The gift that keeps on giving

The gift that keeps on giving

Written by James Weir

James specialises in the theory and best practice of portfolio construction and management. His success within national and international investment banks led him to become a Co-Founder of Steward Wealth and he is a regular columnist for the Australian Financial Review.
December 5, 2018

If you’re tossing up what to give your kids who are a little more grown up for Christmas this year, there’s a gift that will keep on giving for years and years to come; in fact, you can rest assured they’ll be thanking you for it after they’ve retired. Make a contribution to their super fund.

One of the most powerful forces in finance is compounding – earning interest on your interest. And the longer you allow something to compound the bigger it gets. One of the attractions of giving your child a contribution to their super fund for Christmas is that they can’t touch it until they retire, so it’ll have decades to grow, and grow.

To illustrate the power of compounding, and the benefit of starting early, consider this classic example, represented in chart 1. Let’s say we find an extraordinary 18-year-old who decides to build up her nest egg by investing $2,000 a year for the next ten years at a return of 7% p.a. By the time she reaches 65, that $20,000 she invested has grown to be worth just shy of $387,000, as shown by the blue in the chart.

Now let’s say her friend finds out about the plan after year ten and says, hey that’s a great idea, but you know what, I’m going to put away $2,000 every year until I’m 65 in that same 7% investment. By the time he hits 65 the $72,000 he’s invested over those 36 years has grown to be worth only $369,000. And as the orange part of the chart shows, he never catches up to our early starter. That’s the power of compounding.

Chart 1: Despite investing more the late starter never catches the early bird due to compounding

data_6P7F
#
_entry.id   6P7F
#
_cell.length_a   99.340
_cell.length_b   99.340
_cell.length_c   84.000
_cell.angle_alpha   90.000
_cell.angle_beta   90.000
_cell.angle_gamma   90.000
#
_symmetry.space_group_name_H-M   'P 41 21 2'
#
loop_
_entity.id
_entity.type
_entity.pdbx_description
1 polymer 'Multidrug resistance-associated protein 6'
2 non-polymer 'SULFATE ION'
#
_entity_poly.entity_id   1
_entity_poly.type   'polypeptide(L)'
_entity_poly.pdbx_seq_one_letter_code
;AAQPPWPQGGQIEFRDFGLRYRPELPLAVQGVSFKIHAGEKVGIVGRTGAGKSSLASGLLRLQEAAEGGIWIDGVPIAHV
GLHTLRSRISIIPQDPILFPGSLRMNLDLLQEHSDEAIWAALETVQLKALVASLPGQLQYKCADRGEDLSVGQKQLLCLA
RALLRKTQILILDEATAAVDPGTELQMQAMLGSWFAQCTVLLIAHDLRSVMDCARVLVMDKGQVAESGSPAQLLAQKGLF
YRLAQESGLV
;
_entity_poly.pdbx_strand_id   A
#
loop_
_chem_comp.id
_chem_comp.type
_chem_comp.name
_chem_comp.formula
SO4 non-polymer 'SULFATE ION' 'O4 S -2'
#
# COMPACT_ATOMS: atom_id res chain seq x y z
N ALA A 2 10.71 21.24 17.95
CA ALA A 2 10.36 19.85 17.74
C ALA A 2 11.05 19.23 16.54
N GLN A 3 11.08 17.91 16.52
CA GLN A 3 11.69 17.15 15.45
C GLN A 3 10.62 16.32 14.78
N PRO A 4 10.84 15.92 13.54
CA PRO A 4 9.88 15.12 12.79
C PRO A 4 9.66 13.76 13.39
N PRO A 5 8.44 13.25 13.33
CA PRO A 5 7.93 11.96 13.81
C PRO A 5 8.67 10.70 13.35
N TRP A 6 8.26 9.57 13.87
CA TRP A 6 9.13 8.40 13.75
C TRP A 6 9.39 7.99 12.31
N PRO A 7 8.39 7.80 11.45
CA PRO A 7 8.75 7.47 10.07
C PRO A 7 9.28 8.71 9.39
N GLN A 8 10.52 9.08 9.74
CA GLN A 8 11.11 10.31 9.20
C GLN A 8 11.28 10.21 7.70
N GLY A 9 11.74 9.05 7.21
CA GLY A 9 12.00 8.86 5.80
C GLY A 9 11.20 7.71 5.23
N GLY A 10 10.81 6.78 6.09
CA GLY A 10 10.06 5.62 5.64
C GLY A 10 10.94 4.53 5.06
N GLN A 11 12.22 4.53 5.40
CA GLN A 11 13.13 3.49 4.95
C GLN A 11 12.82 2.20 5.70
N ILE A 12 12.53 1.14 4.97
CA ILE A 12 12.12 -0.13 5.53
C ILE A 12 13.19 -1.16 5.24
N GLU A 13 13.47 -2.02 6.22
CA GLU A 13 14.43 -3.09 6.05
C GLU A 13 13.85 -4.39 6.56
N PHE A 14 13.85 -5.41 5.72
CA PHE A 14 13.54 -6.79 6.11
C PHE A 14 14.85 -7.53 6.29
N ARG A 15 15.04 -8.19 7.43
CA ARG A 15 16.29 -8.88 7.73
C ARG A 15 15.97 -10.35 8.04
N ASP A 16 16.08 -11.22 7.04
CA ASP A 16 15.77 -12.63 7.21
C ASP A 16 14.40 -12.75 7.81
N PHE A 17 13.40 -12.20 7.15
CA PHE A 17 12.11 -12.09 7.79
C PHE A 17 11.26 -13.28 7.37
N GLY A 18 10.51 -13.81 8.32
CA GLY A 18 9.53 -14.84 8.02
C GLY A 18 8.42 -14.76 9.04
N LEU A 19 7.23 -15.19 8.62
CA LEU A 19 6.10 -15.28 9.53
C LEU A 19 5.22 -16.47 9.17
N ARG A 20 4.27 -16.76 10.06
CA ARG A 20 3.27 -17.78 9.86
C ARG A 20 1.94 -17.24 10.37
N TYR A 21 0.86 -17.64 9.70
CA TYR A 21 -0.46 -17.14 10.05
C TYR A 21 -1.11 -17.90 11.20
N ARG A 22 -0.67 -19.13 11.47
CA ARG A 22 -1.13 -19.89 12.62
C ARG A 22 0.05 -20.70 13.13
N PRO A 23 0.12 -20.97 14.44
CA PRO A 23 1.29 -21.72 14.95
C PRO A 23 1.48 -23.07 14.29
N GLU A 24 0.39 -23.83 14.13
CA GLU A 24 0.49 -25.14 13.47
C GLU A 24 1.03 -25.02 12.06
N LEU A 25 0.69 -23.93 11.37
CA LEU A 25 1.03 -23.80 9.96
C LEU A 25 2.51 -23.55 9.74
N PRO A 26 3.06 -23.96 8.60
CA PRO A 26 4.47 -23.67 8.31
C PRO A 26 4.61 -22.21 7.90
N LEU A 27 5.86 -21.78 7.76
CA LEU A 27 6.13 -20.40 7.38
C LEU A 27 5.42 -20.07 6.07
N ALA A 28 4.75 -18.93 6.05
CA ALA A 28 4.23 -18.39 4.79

If your child has a superfund already set up, which could be from as young as 15 with a part time job at a supermarket or something, you could make a contribution that starts working today and will pay off hugely in their future. (Another big tip, do them a favour and make sure there aren’t any fees for things like life insurance being deducted, which will just devour any returns.)

For example, if you were to contribute $1,000 to your 20 year old child’s super fund and it earns 7% per annum, by the time they reach 65 it will be worth $23,123; at 8% per annum it would be worth $36,164. You can work in multiples of that amount, so if you deposit $100 at 7% it’ll be worth $2,312 and if you deposit $10,000 it’ll be $231,235. It would be a great way to kickstart their retirement savings.

You should also, of course, make sure your child hasn’t hit their contribution caps.

For anyone looking to give something they can be sure won’t go out of fashion or never be looked at a second time, boosting your kid’s superfund really is the gift that will keep on giving.

This information is of a general nature only and nothing on this site should be taken as personal financial or investment advice, or a recommendation to buy or sell a particular product. You should also obtain a copy of and consider the Product Disclosure Statement before making any decision on a financial product. You should seek advice from Steward Wealth who can consider if the general advice is right for you.

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